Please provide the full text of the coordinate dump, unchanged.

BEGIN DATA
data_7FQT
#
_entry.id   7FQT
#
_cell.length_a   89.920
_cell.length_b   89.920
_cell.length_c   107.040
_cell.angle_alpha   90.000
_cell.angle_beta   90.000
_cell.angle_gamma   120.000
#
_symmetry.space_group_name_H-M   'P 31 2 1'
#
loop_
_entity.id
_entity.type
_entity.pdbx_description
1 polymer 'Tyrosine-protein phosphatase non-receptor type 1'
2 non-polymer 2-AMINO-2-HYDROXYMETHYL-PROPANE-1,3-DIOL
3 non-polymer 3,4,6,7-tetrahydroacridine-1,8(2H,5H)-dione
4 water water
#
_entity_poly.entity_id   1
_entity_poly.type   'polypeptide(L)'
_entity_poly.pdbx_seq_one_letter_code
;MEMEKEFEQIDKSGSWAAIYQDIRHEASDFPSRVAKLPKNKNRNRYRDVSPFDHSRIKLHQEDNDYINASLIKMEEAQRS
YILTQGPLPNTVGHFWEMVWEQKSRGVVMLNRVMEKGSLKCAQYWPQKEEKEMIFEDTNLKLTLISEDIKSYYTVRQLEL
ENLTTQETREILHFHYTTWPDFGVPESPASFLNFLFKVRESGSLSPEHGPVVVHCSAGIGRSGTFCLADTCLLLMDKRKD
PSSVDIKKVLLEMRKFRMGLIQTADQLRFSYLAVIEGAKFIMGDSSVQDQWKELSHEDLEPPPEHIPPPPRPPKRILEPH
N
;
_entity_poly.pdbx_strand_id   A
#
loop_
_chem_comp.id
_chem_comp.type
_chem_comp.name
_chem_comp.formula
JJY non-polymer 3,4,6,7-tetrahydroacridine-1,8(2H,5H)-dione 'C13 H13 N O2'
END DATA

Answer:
data_7FQT
#
_entry.id   7FQT
#
_cell.length_a   89.920
_cell.length_b   89.920
_cell.length_c   107.040
_cell.angle_alpha   90.000
_cell.angle_beta   90.000
_cell.angle_gamma   120.000
#
_symmetry.space_group_name_H-M   'P 31 2 1'
#
loop_
_entity.id
_entity.type
_entity.pdbx_description
1 polymer 'Tyrosine-protein phosphatase non-receptor type 1'
2 non-polymer 2-AMINO-2-HYDROXYMETHYL-PROPANE-1,3-DIOL
3 non-polymer 3,4,6,7-tetrahydroacridine-1,8(2H,5H)-dione
4 water water
#
_entity_poly.entity_id   1
_entity_poly.type   'polypeptide(L)'
_entity_poly.pdbx_seq_one_letter_code
;MEMEKEFEQIDKSGSWAAIYQDIRHEASDFPSRVAKLPKNKNRNRYRDVSPFDHSRIKLHQEDNDYINASLIKMEEAQRS
YILTQGPLPNTVGHFWEMVWEQKSRGVVMLNRVMEKGSLKCAQYWPQKEEKEMIFEDTNLKLTLISEDIKSYYTVRQLEL
ENLTTQETREILHFHYTTWPDFGVPESPASFLNFLFKVRESGSLSPEHGPVVVHCSAGIGRSGTFCLADTCLLLMDKRKD
PSSVDIKKVLLEMRKFRMGLIQTADQLRFSYLAVIEGAKFIMGDSSVQDQWKELSHEDLEPPPEHIPPPPRPPKRILEPH
N
;
_entity_poly.pdbx_strand_id   A
#
loop_
_chem_comp.id
_chem_comp.type
_chem_comp.name
_chem_comp.formula
JJY non-polymer 3,4,6,7-tetrahydroacridine-1,8(2H,5H)-dione 'C13 H13 N O2'